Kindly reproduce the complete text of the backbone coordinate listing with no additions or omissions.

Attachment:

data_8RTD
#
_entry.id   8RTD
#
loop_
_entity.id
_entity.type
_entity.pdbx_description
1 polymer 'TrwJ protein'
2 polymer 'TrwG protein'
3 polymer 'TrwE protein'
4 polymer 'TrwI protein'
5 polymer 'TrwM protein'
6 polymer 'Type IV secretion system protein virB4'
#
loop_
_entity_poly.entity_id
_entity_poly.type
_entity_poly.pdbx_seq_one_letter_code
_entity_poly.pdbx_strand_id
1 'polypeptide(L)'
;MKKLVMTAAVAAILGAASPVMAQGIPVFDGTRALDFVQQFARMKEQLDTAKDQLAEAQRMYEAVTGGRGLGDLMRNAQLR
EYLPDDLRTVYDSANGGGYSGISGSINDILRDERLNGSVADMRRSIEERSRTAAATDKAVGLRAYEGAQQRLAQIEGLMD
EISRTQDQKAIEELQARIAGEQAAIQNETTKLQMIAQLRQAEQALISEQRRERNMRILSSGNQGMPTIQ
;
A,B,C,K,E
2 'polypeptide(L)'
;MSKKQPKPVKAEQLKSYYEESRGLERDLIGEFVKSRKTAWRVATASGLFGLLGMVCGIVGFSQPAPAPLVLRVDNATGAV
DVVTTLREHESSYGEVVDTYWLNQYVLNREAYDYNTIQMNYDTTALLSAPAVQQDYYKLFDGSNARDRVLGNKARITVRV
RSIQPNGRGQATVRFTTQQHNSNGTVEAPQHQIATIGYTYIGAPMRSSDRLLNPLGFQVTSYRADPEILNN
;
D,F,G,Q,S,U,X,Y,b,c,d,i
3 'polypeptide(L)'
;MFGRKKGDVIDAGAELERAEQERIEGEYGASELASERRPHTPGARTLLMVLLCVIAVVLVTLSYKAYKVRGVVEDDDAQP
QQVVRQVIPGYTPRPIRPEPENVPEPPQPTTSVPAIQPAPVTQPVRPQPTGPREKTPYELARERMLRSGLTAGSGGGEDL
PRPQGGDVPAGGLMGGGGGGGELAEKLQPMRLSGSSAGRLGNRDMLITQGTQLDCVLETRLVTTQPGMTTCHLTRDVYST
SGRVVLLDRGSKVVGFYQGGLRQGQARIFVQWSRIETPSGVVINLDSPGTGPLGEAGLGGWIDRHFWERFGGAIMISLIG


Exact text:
data_8RTD
#
_entry.id   8RTD
#
loop_
_entity.id
_entity.type
_entity.pdbx_description
1 polymer 'TrwJ protein'
2 polymer 'TrwG protein'
3 polymer 'TrwE protein'
4 polymer 'TrwI protein'
5 polymer 'TrwM protein'
6 polymer 'Type IV secretion system protein virB4'
#
loop_
_entity_poly.entity_id
_entity_poly.type
_entity_poly.pdbx_seq_one_letter_code
_entity_poly.pdbx_strand_id
1 'polypeptide(L)'
;MKKLVMTAAVAAILGAASPVMAQGIPVFDGTRALDFVQQFARMKEQLDTAKDQLAEAQRMYEAVTGGRGLGDLMRNAQLR
EYLPDDLRTVYDSANGGGYSGISGSINDILRDERLNGSVADMRRSIEERSRTAAATDKAVGLRAYEGAQQRLAQIEGLMD
EISRTQDQKAIEELQARIAGEQAAIQNETTKLQMIAQLRQAEQALISEQRRERNMRILSSGNQGMPTIQ
;
A,B,C,K,E
2 'polypeptide(L)'
;MSKKQPKPVKAEQLKSYYEESRGLERDLIGEFVKSRKTAWRVATASGLFGLLGMVCGIVGFSQPAPAPLVLRVDNATGAV
DVVTTLREHESSYGEVVDTYWLNQYVLNREAYDYNTIQMNYDTTALLSAPAVQQDYYKLFDGSNARDRVLGNKARITVRV
RSIQPNGRGQATVRFTTQQHNSNGTVEAPQHQIATIGYTYIGAPMRSSDRLLNPLGFQVTSYRADPEILNN
;
D,F,G,Q,S,U,X,Y,b,c,d,i
3 'polypeptide(L)'
;MFGRKKGDVIDAGAELERAEQERIEGEYGASELASERRPHTPGARTLLMVLLCVIAVVLVTLSYKAYKVRGVVEDDDAQP
QQVVRQVIPGYTPRPIRPEPENVPEPPQPTTSVPAIQPAPVTQPVRPQPTGPREKTPYELARERMLRSGLTAGSGGGEDL
PRPQGGDVPAGGLMGGGGGGGELAEKLQPMRLSGSSAGRLGNRDMLITQGTQLDCVLETRLVTTQPGMTTCHLTRDVYST
SGRVVLLDRGSKVVGFYQGGLRQGQARIFVQWSRIETPSGVVINLDSPGTGPLGEAGLGGWIDRHFWERFGGAIMISLIG